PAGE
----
My fascination and appreciation for Mexico grew at an early age. One of my favorite parts of taking trips there is meeting the locals. I’ve found Mexican people to be passionate about family, celebrations and tradition. Although they have a strong sense of who they are and of their ancestry, they are also warm and inclusive. They care greatly for the people around them – both those related by blood and those that are part of their community. And as a population, Mexicans are generally very devout when it comes to religion. As a result, their holidays are a beautiful combination of family, community, joyful celebration, tradition and religion.
Easter is arguably the largest and most celebrated of holidays in Mexico. Schools and many businesses are closed during the two week period between Palm Sunday and the Saturday following Easter. The streets of the capital are uncustomarily quiet as it’s common for families to take vacation during this time. A country of dedicated Christians, rooted in ancient cultural traditions, Mexican citizens take great pride in reenacting the story of the Passion of Christ. They hold processionals where they honor his journey, beginning with Jesus’s arrival in Jerusalem and continuing through his crucifixion and eventual resurrection.
The first week of Easter, Semana Santa, is the Holy week. Semana Santa starts on Palm Sunday and extends through Easter day. During this week, Mexicans celebrate the last few days of Christ by holding elaborate ceremonies. One of the most important traditions is to stage a big production where people act out the capture, trial and crucifixion of Jesus. The players try to represent the actual events as closely as possible. This means the person who plays Jesus Christ often wears a real crown of thorns and carries a cross weighing hundreds of pounds on his back. Actors take their roles seriously, training rigorously to be able to carry out the physical and emotional requirements of their parts.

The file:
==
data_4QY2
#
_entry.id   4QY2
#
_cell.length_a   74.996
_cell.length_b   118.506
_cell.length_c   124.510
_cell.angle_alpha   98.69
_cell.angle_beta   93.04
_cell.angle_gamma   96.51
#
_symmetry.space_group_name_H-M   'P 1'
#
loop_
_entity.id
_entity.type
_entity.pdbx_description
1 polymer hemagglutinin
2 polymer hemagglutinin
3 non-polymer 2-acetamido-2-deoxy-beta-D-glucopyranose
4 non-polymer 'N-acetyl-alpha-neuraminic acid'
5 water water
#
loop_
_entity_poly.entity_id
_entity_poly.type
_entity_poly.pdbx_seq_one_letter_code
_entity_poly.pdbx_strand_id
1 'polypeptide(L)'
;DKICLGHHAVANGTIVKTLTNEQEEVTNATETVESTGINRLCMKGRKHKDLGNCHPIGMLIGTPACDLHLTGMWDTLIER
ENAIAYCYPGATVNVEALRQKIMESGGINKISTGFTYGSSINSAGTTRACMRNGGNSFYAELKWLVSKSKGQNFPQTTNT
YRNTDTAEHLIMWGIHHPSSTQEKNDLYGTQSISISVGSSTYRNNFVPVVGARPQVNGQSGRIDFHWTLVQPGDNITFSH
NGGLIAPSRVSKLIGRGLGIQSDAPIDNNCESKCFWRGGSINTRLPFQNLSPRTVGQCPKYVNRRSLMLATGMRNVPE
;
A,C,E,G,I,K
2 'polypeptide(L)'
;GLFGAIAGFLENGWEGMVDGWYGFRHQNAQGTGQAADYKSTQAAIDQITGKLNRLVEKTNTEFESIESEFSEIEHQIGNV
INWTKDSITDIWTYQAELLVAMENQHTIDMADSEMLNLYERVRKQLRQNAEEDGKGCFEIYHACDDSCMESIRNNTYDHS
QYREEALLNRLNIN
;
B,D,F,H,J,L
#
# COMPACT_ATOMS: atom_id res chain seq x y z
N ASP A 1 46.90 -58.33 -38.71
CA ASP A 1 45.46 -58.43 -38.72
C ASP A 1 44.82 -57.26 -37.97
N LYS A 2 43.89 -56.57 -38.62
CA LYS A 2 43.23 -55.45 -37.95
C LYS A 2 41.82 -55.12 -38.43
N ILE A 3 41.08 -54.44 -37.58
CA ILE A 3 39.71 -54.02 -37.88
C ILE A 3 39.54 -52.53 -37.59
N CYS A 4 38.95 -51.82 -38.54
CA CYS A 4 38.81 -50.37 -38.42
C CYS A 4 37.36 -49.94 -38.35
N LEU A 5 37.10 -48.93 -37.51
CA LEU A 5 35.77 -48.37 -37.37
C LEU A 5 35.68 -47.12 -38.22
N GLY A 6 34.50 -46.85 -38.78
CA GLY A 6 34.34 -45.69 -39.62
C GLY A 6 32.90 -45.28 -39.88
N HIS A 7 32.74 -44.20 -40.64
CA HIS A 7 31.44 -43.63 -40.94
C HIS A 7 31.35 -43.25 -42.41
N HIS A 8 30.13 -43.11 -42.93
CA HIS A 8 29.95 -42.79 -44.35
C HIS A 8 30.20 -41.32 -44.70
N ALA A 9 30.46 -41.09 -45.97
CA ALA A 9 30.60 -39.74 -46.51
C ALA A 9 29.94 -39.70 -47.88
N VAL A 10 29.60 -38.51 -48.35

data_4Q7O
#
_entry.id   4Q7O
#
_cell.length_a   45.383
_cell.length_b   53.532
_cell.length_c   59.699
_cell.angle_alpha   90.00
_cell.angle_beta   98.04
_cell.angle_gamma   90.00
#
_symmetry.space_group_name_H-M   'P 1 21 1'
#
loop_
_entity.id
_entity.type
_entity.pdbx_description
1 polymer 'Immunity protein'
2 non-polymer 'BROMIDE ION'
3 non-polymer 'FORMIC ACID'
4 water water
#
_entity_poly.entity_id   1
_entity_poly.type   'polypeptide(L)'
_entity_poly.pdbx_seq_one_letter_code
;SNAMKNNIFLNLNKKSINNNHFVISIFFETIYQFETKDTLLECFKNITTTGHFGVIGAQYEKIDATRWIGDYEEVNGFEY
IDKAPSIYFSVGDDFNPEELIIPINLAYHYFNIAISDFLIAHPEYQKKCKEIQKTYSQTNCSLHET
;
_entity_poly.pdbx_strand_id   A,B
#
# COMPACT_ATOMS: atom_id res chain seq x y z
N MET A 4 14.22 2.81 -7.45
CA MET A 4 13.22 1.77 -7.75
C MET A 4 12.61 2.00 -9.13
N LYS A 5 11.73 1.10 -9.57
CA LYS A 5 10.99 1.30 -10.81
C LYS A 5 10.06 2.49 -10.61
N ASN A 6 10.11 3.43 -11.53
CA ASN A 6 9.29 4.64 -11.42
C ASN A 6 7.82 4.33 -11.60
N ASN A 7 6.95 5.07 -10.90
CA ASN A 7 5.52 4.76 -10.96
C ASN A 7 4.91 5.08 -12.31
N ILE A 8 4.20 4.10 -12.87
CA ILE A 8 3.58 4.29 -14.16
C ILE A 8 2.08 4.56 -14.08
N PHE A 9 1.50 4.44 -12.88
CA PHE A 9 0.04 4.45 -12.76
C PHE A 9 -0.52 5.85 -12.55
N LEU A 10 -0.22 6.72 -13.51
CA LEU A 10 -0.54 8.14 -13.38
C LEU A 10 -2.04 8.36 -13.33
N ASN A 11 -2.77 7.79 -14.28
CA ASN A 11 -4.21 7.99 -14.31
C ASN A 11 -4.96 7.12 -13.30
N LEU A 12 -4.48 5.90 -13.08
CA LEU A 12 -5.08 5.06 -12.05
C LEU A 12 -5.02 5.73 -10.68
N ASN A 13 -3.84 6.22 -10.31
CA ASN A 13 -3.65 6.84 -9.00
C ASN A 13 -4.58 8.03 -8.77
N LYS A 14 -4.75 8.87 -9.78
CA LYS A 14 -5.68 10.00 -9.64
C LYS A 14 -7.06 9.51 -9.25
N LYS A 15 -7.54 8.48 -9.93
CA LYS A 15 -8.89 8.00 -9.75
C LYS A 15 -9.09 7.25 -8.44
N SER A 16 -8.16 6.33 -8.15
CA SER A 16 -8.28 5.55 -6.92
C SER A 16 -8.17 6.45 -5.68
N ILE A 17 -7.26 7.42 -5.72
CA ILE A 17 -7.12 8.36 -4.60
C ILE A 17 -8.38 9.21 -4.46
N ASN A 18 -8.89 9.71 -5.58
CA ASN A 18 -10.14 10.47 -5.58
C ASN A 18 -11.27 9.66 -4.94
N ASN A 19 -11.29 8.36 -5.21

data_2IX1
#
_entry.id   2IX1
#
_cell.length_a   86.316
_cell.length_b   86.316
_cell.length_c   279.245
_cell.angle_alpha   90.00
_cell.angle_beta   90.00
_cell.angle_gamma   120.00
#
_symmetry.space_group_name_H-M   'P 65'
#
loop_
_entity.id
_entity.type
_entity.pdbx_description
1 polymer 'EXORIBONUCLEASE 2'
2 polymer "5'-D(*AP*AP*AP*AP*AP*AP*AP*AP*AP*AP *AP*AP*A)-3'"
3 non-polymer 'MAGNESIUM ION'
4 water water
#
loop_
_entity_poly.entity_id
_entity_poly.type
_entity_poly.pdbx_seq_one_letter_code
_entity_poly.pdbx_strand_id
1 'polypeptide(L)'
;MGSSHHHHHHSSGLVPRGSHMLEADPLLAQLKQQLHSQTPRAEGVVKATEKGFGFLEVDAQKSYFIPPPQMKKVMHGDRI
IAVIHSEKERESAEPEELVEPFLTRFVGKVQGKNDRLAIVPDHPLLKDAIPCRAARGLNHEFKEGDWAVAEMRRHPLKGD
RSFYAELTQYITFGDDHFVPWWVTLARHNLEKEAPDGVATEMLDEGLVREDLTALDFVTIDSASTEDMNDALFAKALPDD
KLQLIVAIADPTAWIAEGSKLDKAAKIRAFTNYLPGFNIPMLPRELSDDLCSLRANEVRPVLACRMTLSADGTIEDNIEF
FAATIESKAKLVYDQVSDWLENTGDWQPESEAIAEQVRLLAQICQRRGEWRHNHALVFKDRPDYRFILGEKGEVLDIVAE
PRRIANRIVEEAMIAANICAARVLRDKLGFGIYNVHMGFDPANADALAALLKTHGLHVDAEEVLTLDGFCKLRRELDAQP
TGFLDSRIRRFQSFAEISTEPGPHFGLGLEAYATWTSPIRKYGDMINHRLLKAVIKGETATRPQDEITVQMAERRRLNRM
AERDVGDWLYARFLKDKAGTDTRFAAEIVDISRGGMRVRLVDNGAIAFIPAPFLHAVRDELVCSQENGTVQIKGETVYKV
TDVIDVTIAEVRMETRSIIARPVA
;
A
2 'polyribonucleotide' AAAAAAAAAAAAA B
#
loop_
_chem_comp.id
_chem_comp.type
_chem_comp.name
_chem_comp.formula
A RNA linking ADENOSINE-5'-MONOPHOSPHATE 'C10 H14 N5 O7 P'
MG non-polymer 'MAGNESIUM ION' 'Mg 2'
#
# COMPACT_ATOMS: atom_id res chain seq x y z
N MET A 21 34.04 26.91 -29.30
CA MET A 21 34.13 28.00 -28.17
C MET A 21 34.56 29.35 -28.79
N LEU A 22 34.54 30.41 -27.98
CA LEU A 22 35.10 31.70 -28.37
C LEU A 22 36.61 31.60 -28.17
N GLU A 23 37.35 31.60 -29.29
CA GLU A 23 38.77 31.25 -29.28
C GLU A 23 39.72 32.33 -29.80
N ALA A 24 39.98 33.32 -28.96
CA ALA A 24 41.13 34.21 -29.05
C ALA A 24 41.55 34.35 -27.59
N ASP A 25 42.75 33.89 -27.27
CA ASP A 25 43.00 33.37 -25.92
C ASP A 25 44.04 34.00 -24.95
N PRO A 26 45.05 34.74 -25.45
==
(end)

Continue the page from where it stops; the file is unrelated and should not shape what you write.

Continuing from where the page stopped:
The way that Easter is celebrated in Western tradition with a magical bunny who drops by at night, leaving colored eggs and presents in his wake is quite different from the way that day is treated in Mexico. Rather than putting on egg hunts and giving children baskets full of candy, Easter Sunday is generally spent in quiet reflection, attending church with family. The following week is, called Semana de Pascua, which translates to Easter Week. Children are still off of school and lots of adults are on vacation with them. Because of this, the resort towns are filled with Mexican nationals and the prices are elevated if you’re traveling in from the U.S.
Still, one of these years, I’d love to travel the country, observing the elaborate Semana Santa celebrations and traditions that are unique to each region. Mexico is a place you can visit often, and yet still be surprised to learn about new, fascinating cultural practices and ancient rituals each time you go.
Guest blogger, Jacqui Keady, is a freelance writer and lifelong reader of mystery and romance novels. She lives in Folsom, California with her husband of nearly 30 years and two beloved dogs.